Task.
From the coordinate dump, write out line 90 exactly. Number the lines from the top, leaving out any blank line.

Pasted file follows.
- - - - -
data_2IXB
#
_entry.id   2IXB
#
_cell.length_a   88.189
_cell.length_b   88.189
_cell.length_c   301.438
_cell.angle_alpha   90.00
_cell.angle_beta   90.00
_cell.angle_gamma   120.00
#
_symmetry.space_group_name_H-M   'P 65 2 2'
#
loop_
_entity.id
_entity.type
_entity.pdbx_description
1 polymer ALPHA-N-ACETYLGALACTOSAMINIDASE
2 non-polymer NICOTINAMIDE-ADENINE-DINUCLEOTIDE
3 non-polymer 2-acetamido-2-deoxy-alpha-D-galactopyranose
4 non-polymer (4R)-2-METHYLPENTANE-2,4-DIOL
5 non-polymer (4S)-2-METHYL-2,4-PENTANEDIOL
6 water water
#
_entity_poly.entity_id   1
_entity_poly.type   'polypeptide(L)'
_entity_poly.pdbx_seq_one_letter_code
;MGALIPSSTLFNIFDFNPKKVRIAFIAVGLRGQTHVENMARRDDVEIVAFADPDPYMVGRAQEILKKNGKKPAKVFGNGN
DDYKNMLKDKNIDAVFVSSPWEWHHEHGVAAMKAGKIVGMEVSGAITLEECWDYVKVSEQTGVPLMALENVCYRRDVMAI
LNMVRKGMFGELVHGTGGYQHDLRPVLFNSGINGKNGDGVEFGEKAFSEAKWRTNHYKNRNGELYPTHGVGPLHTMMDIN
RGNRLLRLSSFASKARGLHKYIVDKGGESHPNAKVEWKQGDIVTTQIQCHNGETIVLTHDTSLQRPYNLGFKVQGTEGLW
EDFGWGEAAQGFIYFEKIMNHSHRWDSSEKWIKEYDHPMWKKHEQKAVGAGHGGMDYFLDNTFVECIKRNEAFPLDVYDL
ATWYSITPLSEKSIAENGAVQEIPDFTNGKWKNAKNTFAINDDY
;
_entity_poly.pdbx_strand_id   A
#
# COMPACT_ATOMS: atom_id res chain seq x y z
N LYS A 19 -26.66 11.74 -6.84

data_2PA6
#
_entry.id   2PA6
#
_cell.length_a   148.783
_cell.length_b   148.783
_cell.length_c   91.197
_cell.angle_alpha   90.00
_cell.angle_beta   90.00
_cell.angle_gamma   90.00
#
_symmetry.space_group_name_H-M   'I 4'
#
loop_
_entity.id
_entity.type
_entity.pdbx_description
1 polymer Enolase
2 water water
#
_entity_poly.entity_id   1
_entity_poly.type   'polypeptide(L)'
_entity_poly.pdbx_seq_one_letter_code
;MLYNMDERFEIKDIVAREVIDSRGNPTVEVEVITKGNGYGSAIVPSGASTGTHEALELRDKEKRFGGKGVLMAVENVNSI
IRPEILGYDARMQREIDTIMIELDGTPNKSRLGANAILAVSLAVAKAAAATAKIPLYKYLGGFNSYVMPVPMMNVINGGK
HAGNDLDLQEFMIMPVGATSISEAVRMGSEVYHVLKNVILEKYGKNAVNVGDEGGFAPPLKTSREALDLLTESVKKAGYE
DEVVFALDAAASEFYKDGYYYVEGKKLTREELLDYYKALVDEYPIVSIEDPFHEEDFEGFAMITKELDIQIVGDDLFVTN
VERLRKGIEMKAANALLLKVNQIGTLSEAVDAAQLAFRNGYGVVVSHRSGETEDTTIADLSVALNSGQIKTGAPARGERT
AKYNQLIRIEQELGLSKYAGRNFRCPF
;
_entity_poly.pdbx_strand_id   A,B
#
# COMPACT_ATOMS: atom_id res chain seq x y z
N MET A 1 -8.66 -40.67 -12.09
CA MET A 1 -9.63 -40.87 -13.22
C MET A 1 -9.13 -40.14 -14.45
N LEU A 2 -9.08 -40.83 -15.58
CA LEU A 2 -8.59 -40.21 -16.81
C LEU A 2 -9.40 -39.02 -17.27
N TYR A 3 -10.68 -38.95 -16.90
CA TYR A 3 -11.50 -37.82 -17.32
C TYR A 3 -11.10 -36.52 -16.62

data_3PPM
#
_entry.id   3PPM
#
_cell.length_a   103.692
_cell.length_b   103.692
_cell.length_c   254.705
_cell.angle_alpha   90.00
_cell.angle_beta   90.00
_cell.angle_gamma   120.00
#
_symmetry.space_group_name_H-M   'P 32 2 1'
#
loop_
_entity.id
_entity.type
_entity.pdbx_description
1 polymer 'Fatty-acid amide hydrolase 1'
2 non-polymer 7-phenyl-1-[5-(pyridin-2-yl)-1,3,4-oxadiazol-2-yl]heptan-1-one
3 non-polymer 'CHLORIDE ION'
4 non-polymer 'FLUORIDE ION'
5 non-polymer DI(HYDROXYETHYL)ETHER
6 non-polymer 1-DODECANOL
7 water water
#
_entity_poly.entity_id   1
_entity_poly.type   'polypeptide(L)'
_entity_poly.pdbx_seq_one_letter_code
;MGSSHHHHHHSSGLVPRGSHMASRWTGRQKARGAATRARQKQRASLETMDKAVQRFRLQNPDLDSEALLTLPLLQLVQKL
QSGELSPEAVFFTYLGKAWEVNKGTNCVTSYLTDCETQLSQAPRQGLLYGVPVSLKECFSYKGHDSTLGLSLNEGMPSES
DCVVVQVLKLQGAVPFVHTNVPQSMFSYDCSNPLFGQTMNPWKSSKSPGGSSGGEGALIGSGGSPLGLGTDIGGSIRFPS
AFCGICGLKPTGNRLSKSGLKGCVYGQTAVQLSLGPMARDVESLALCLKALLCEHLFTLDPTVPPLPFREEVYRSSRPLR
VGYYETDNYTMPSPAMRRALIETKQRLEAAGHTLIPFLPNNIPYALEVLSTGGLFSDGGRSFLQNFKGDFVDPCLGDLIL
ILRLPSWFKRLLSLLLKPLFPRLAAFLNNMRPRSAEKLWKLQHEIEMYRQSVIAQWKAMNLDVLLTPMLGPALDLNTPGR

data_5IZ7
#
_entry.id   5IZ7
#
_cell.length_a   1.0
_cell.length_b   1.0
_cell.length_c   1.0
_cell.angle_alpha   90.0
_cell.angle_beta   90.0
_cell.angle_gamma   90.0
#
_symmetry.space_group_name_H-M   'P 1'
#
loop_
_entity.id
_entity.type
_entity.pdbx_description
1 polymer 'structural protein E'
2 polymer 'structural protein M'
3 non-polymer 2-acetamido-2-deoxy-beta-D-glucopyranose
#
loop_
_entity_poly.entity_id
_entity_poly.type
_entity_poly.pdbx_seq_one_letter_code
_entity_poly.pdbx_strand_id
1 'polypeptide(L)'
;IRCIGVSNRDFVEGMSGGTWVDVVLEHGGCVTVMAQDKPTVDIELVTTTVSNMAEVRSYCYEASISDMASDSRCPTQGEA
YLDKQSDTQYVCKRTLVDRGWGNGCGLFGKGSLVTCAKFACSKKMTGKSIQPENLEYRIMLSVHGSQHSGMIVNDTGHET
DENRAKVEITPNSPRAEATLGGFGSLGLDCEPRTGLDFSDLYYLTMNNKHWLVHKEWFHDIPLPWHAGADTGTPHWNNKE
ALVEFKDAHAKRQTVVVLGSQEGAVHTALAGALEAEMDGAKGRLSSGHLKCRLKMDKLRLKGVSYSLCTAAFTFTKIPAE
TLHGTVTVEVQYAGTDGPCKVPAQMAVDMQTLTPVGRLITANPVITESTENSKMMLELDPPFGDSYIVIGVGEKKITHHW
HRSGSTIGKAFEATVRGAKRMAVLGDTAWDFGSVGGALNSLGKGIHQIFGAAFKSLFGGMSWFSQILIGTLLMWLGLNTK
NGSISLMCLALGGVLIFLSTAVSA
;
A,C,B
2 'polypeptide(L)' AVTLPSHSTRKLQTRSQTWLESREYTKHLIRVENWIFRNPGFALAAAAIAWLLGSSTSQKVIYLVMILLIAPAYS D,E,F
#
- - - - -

_cell.angle_gamma   120.00